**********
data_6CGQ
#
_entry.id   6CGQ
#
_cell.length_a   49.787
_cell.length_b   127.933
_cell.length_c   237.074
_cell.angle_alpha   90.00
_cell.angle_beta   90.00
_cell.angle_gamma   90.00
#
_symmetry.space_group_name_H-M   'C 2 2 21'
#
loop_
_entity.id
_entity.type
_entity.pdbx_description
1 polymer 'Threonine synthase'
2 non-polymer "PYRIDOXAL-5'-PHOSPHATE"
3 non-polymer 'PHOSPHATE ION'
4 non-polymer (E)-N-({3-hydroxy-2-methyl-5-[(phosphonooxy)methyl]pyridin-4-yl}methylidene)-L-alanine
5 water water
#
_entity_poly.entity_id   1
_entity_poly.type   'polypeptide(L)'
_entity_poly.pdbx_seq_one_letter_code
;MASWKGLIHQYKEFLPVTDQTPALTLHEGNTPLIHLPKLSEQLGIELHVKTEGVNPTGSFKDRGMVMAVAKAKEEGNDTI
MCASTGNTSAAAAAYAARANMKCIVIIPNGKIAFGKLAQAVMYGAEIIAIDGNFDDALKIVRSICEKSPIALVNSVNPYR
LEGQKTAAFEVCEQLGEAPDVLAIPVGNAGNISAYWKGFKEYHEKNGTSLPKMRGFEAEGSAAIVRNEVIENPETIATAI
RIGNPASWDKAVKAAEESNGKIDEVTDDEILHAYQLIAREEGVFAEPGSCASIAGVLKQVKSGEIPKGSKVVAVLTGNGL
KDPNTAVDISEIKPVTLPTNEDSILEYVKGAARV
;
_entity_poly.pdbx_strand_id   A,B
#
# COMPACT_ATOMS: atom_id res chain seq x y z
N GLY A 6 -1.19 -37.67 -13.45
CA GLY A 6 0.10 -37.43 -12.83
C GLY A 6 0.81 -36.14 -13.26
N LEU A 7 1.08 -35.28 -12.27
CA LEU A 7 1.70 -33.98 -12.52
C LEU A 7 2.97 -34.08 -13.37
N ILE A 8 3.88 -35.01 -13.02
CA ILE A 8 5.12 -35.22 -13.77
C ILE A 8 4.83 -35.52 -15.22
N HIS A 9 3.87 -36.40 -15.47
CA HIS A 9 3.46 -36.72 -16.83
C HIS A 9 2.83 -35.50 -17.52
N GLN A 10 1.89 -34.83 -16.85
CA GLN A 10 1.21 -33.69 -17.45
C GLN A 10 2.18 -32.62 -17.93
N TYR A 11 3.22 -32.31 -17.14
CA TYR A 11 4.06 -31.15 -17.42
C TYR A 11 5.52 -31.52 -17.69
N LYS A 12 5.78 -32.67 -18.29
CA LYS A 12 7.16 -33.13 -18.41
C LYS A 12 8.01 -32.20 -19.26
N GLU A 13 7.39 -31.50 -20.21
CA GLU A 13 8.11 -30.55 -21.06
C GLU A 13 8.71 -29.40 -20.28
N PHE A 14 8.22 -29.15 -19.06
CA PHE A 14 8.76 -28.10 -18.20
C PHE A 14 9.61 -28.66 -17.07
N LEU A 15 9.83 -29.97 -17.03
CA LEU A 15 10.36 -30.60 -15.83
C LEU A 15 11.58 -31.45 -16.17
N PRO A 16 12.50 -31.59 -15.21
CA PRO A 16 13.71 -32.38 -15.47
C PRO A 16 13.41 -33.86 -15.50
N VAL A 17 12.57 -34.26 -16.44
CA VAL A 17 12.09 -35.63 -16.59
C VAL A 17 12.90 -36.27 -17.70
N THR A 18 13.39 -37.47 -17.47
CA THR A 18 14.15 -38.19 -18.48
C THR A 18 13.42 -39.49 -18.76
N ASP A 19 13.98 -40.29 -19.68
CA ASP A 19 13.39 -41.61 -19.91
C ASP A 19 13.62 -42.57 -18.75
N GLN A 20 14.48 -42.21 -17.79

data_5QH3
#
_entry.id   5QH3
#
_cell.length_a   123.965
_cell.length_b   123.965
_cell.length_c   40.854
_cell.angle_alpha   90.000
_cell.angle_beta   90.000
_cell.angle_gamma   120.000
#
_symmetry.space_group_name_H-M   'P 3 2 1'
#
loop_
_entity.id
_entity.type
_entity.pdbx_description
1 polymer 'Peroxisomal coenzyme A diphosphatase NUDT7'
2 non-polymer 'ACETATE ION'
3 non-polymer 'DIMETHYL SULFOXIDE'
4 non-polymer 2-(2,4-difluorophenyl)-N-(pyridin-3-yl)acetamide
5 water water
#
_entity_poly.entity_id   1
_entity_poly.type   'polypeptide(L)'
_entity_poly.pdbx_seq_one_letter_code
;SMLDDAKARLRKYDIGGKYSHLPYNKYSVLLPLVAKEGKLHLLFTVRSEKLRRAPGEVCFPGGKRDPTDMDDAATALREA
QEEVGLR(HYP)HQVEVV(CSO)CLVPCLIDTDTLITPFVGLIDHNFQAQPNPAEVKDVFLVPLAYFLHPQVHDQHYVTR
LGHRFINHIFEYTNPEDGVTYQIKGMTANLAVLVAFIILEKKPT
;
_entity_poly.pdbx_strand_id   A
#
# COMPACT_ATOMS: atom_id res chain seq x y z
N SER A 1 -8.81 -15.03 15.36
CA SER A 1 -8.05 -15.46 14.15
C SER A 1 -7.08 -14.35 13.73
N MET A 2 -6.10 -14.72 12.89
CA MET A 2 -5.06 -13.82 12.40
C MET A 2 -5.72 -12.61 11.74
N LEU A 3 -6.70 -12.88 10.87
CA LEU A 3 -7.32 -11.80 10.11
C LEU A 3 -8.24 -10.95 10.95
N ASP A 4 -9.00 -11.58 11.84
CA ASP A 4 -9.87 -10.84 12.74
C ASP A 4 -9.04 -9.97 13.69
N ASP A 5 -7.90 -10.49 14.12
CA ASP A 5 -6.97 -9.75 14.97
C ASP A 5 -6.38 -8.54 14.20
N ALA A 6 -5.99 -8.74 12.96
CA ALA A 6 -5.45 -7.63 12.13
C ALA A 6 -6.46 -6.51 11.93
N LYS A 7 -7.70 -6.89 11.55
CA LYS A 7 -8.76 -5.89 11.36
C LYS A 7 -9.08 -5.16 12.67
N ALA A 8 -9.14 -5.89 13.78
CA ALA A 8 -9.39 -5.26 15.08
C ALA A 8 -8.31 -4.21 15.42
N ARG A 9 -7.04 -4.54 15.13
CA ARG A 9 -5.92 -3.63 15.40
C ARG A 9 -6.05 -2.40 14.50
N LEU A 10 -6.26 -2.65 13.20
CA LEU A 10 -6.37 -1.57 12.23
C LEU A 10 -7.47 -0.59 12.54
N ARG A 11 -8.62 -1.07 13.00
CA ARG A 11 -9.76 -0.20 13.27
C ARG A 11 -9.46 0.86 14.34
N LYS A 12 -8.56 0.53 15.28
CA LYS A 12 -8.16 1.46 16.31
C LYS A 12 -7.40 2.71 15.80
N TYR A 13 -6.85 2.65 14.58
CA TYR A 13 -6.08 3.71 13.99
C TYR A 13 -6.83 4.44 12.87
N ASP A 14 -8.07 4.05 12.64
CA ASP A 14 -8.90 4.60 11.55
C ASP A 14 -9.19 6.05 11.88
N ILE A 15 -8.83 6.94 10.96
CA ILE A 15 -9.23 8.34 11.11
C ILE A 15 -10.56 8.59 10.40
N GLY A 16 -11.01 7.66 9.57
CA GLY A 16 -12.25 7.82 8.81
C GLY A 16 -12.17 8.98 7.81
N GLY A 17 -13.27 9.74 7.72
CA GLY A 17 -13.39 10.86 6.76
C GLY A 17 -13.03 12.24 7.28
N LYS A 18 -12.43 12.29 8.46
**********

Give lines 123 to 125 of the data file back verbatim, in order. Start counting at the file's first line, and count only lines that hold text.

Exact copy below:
C ASP A 4 -9.04 -9.97 13.69
N ASP A 5 -7.90 -10.49 14.12
CA ASP A 5 -6.97 -9.75 14.97